It makes me happy when something — a gadget, a piece of software, a website, what-have-you — just works. I was reminded of this just now when I popped my Tom Waits Big Time CD in to the Mac for ripping. Single button press opens the CD tray, another closes it, then iTunes automatically opens, identifies the CD, queries CDDB (online CD database), and lists the tracks. From there a single click on the “Import” button rips and catalogues the tracks to my earlier-set specifications (AAC format, 192 kbps, do not play songs while encoding, do not include track number in file names, do not use error correction). The whole process takes mere minutes*.
iTunes pleases me. In the same vein, iPhoto pleases me. Yesterday I decided to finally clear the SD card on my little baby Canon. I plugged it in to the USB port on the back of my keyboard (those are damned handy), and iPhoto automatically opened, set up the import, did the import, and cleared the card all with a single mouse click.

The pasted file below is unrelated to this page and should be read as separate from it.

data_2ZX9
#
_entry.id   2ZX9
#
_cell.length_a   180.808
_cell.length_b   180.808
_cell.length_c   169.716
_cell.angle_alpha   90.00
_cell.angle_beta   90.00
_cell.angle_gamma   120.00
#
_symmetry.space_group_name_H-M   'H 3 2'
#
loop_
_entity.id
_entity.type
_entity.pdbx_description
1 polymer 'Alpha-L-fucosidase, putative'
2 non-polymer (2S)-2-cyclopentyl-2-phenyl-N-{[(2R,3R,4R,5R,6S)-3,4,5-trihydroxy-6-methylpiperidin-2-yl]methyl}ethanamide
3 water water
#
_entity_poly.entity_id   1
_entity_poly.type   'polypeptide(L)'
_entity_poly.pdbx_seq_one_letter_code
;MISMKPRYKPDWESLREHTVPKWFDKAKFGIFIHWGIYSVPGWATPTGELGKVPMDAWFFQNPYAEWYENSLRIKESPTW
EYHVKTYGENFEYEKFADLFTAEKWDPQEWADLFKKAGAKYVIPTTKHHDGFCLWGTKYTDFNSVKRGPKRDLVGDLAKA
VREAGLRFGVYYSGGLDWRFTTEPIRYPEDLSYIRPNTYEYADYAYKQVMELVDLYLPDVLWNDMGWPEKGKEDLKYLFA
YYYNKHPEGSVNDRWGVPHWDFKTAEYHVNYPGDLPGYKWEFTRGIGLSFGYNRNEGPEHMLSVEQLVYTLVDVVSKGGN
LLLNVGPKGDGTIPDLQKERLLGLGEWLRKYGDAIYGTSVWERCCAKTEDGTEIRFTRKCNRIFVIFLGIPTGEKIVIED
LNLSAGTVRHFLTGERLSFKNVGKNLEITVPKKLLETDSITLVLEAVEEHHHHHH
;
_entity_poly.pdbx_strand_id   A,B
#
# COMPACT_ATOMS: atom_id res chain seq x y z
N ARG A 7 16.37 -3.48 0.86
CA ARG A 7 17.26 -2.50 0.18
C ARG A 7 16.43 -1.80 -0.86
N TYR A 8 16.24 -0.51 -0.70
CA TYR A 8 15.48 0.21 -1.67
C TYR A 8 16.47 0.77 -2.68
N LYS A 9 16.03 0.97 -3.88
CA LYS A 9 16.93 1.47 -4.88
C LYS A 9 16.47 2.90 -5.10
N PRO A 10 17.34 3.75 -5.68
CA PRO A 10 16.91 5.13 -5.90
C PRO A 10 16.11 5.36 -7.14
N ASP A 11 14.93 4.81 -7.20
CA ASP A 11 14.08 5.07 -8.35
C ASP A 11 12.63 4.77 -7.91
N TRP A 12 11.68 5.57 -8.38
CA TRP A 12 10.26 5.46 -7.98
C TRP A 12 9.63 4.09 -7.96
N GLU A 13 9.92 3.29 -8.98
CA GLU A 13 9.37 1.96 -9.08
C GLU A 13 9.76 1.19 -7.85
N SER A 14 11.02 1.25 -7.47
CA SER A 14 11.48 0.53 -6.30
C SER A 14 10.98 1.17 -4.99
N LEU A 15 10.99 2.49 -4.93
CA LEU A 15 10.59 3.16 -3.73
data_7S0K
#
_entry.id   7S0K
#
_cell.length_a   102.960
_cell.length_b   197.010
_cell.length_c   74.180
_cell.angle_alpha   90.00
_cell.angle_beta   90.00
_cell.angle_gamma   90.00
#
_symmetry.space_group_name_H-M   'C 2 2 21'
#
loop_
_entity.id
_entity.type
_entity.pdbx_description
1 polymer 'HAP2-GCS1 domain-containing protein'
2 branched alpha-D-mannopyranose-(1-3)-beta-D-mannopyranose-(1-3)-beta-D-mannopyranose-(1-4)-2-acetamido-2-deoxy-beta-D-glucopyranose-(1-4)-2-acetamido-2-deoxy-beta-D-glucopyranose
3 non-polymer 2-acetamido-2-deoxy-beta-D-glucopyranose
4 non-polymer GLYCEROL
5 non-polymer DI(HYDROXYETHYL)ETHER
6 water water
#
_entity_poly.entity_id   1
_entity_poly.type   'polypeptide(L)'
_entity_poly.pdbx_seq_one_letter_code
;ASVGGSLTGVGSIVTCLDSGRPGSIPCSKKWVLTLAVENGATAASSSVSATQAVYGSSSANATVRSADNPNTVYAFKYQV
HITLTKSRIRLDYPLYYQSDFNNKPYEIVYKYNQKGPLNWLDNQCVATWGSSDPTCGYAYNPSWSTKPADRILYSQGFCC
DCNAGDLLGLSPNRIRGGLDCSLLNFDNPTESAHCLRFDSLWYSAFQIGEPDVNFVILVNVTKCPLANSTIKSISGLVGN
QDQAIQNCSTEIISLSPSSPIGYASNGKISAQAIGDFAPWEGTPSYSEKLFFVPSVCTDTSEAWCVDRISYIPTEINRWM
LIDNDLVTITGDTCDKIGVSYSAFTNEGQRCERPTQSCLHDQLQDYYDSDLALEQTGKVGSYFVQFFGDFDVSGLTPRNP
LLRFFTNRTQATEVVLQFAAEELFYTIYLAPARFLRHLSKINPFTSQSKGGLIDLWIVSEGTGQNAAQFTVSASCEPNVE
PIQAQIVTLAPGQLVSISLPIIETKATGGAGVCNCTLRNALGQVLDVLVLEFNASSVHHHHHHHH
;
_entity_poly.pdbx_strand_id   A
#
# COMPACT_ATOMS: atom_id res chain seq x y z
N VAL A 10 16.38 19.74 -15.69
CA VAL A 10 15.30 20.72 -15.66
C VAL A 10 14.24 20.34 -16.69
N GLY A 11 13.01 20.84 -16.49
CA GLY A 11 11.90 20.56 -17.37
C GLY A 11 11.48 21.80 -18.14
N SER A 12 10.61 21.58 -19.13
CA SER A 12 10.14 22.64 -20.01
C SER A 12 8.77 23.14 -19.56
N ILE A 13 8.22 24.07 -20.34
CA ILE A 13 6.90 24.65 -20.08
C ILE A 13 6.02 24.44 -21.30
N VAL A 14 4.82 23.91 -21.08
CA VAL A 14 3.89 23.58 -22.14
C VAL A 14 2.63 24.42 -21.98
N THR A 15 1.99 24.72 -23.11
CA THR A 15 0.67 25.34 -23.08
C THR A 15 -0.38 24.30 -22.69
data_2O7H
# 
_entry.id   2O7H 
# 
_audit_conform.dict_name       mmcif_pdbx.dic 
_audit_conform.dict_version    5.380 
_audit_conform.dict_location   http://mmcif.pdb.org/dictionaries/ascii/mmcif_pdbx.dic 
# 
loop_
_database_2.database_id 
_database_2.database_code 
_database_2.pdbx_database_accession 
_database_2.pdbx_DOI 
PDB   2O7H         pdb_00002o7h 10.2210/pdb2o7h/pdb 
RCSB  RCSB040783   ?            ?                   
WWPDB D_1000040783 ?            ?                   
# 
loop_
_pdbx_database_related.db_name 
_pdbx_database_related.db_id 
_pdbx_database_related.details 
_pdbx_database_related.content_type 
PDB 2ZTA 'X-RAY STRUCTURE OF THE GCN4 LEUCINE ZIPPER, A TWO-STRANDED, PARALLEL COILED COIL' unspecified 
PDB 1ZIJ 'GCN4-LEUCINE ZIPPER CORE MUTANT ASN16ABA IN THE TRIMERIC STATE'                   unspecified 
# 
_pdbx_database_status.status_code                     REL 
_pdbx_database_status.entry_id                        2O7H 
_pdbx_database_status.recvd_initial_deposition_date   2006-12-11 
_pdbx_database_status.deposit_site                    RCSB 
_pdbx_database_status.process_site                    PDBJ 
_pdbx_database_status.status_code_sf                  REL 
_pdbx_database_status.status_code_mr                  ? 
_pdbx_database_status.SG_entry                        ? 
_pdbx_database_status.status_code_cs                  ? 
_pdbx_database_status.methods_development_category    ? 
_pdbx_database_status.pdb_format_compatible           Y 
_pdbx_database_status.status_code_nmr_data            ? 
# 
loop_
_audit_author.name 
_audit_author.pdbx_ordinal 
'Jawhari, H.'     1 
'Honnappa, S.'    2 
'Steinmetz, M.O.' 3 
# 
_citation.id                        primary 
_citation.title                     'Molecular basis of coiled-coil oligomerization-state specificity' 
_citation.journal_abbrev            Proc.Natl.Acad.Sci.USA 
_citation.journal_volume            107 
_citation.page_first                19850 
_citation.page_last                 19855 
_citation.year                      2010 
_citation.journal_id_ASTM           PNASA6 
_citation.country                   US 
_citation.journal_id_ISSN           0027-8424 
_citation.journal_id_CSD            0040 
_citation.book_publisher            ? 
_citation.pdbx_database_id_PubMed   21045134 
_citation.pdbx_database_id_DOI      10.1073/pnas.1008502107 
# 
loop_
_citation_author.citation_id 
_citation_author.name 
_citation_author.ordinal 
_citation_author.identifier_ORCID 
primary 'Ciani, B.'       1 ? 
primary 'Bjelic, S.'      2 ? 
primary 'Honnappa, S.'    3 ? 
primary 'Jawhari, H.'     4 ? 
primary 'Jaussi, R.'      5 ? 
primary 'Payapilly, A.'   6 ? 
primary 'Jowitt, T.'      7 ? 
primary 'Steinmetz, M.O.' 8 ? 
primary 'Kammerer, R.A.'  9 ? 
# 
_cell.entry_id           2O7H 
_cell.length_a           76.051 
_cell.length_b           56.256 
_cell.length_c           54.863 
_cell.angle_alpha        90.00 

While in California, I picked up a copy of iWork ($79 USD). I haven’t looked at Keynote yet, but Pages is really slick. It’s a full-fledged desktop publishing system akin to Word, only without the eye-stabbingly bad UI. The default UI is all most people need for most word-processing tasks, and it’s just nice and simple. It also has some extremely nice templates, and exports to PDF very nicely. All good.
Oh, in related (ie: software) news, I’ve started maintaining my TODO list in OmniOutliner. Another very slick, very useful, very usable bit of software that just does what it’s supposed to do without getting in my way.
It says something about bad software when one of the defining factors of good software is that it “doesn’t get in my way”. It sure is neat when technology verges on being transparent. I think this is why I like FireFox so much — the default configuration is nothing more and nothing less than what most people need to get around on the web, but there are piles of extensions that allow you to easily add what you want or need (but nothing else).
We sure have come a long way, and yet there’s so much farther to go…
* (While writing up this entry, I’ve also ripped Tom Waits’ Foreign Affairs, and Beautiful Maladies. Not quite sure why they weren’t already in my collection, but they are now, hooray!)